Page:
Dela Rosa tells Davao policemen to ‘help’ him in Caloocan

Mick Basa

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Dela Rosa tells Davao policemen to ‘help’ him in Caloocan

Mick Basa

Dela Rosa asks for volunteers among Davao police to replace the entire Caloocan police force, following a string of high-profile deaths that implicated the station

DAVAO CITY, Philippines – Philippine National Police (PNP) chief Ronald “Bato” Dela Rosa on Monday, September 18, asked police officers here to volunteer to be reassigned to Caloocan City, where the entire police force was replaced

“Who wants to volunteer? Raise your hand because I’ll serve the order right at this moment,” he told the police officers from Region 11 who attended the 116th police service anniversary,

Dela Rosa pinned medals on several heads of regional units who were awarded for their accomplishments as law enforcers.

“Believe me, I really need you because I’ve seen the difference between Davao and Metro Manila police, particularly Caloocan,” said Dela Rosa, who was chief of the Davao City Police Office prior to his appointment as head of the PNP.

Last week, PNP National Capital Region Police Office (NCRPO) Director Oscar Albayalde announced the relief of the entire 1,000-member Caloocan police force following the string of suspicious killings that implicated the police station. These included the high-profile deaths of 17-year-old Kian delos Santos and 19-year-old Carl Arnaiz. (READ: Kian and Carl: What the deaths of two boys have in common)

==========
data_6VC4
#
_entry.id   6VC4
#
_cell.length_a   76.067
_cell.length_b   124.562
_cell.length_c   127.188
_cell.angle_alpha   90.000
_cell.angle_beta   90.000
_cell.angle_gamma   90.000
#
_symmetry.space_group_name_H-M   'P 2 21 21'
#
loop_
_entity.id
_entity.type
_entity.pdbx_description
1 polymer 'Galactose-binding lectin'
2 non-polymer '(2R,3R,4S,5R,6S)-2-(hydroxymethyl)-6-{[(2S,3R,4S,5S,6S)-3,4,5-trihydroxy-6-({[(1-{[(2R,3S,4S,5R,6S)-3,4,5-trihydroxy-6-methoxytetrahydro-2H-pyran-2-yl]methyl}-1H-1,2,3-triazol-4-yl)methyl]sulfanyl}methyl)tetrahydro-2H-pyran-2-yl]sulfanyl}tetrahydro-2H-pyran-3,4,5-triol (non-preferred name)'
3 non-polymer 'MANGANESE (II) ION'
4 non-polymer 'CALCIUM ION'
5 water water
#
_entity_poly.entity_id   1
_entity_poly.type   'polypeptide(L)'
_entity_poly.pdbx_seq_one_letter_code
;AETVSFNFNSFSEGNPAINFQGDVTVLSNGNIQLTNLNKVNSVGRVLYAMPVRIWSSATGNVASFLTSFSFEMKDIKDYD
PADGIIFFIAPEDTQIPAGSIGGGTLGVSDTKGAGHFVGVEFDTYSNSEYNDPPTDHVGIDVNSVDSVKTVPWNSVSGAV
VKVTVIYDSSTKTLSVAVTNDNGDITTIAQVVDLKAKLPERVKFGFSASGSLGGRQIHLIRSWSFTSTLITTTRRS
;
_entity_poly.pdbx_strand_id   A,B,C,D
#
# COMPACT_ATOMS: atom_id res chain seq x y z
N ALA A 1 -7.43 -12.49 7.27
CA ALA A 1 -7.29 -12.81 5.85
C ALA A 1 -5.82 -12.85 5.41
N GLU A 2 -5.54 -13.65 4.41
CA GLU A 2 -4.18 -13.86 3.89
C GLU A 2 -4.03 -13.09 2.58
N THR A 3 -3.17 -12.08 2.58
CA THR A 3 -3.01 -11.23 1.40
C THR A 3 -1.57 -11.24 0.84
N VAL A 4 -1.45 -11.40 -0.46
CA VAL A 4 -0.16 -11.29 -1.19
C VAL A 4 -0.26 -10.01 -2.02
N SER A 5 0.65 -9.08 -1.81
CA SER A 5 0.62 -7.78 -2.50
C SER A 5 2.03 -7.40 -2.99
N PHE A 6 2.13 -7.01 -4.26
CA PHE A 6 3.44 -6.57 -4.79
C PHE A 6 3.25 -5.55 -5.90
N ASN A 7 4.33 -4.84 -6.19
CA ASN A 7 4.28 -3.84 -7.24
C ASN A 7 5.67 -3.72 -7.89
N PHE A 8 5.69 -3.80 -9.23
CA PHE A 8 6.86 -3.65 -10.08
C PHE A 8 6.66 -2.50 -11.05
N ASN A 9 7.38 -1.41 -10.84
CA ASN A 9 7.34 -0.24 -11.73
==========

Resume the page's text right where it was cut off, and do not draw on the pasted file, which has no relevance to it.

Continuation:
The Metro Manila Regional Public Safety Battalion (RPSB) personnel will be temporarily replacing the Caloocan police force.

“Perhaps if you (Davao police) are there, they would not be able to find anything to hurl against us,” Dela Rosa said, referring those criticizing the PNP.


At a press conference, Dela Rosa said he was considering talking with the mayor of Caloocan City to come up with incentives for officers who would volunteer to be moved out from Davao City.

He said he was open to the idea of providing free housing and groceries for the families of the reassigned officers, since reassigning them would create several psychological and economic “dislocations.”

“It will be a huge dislocation for their families and children. I’ll talk to the Caloocan (local government unit). I’ll find a way,” he said. –

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